It’s about 40 degrees C. My right wrist is unable to move, jammed in between a cultrate, dusty window frame and a serious-looking guy, holding fast onto his brown leather briefcase. Two giggly schoolgirls and a lady with a colorful dress and a giant, glittery painting are tightly framing the situation. My pose actually hurts, but I just go with it. Everybody does. There is no space to be fussy, we are all in this together. Nobody complains and despite the tightness everyone seems really relaxed.

The ceilings are full of  fake flowers and the music is loud and wild. I feel weirdly connected, while my wrist gives in and turns numb (”Alright, you crazy hippie, I’m out of this! I’ll make you pay for this with a giant bruise tomorrow!”)

The woman and I share a smile and I strain my neck to understand the painting she is carrying. She somehow manages to lift it up a bit for me to see. Is it the cycle of the moon?

My intent face educes a little smile from serious guy’s face. He understands. His clutch unbends and he carefully moves his torso away from the glittery monster. A movement like a yoga pose. Level Z. Him and his briefcase are doing this everyday; the bus driver’s manic left-hand-turns can’t harm their steadfastness at all. We communicate without a sound. Painting lady’s eyes ask me what I’m doing here and my head nod leads her the way to my deformed backpack, dangerously dithering around on the busses dash. She smirks: “Welcome to Sri Lanka, welcome on this crazy bus ride”.

It’s our way back to the airport after two intense and beautiful weeks on the island and I’m calm and hyper-aware at the same time. Sweat is dripping down my neck, forming runnels under my dress and I wonder what all the different occasions of my fellow passengers travels are.

A guy is selling peanuts and colourful candy wrapped into old paper. I have no idea how he manages to go all the way through the isle so quickly. Must be magic.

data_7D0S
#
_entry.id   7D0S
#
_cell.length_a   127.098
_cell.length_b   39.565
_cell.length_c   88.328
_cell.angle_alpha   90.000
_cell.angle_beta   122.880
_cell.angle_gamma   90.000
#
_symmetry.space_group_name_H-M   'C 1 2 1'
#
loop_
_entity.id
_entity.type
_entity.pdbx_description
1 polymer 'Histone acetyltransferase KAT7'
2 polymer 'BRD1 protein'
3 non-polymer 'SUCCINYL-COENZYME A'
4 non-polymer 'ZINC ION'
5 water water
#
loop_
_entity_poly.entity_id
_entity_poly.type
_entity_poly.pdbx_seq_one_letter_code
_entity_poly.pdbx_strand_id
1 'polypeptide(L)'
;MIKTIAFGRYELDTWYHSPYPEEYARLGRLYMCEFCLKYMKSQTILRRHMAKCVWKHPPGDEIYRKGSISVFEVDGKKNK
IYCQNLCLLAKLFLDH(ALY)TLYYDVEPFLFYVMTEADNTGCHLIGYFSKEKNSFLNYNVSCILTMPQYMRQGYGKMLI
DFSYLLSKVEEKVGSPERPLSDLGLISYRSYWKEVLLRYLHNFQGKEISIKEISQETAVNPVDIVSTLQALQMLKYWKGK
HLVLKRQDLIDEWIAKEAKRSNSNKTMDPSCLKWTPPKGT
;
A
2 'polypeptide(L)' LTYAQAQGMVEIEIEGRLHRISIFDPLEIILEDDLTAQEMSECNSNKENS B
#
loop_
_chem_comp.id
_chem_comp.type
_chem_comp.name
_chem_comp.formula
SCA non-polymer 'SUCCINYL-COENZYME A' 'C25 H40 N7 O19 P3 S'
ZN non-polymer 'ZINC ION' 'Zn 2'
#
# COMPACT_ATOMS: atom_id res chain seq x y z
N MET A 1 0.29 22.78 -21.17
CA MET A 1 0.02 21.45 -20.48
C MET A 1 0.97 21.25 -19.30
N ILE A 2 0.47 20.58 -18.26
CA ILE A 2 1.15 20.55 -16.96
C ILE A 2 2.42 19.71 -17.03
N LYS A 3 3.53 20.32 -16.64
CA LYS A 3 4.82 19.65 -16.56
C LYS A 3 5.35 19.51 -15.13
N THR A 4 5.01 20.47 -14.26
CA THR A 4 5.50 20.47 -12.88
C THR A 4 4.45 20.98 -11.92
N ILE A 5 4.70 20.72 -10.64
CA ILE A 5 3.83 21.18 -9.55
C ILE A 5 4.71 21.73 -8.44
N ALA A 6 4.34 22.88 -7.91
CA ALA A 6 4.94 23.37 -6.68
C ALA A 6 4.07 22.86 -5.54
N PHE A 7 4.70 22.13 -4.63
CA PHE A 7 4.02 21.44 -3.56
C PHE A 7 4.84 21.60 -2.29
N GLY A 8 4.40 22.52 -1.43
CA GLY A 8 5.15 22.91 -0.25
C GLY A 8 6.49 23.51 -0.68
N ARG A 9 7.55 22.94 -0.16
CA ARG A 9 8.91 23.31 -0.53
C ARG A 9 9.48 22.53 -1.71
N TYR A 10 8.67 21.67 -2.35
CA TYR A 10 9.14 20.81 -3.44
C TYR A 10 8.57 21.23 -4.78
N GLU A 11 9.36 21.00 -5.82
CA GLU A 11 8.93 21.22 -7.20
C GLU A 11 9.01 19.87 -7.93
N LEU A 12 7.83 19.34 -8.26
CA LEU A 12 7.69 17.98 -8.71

A little boy shyly watches me, delving his tiny nose into his moms shirt. She’s tickling his belly and he bursts out laughing. I can’t help but laugh as well.

Another crazy bus maneuver and a schoolbag thunks from the luggage dump right onto a sitting woman’s head. The schoolgirl’s ponytails are bobbing as she goes to the woman’s rescue. As do all the other passengers around us. I understand what they are saying without understanding. Things are getting hectic, but the woman just laughs, and shakes her head. They love doing that here. She is okay. Everyone calms down again.

The little boy falls asleep and I get lost in thoughts. All those stories, all those little lessons in between are one of the big reasons why I travel. Why I always wanna see more. I’m well aware and thankful of how privileged I am to be able to experience all of this. To be here right now and observe, to get in touch and have this teeny tiny insight into another culture, that may help to understand each other and our world a bit better. And to figure what connects all of us in the end – our humanity. I want to always go from there, wherever I am, whatever I do. I interrupt all those big thoughts to buy some peanuts. They are still warm and smell delicious. I want to remember this moment and write it down. Thank You, Sri Lanka.

Still 3 hours of this bus ride left.

All images © Tabea Mathern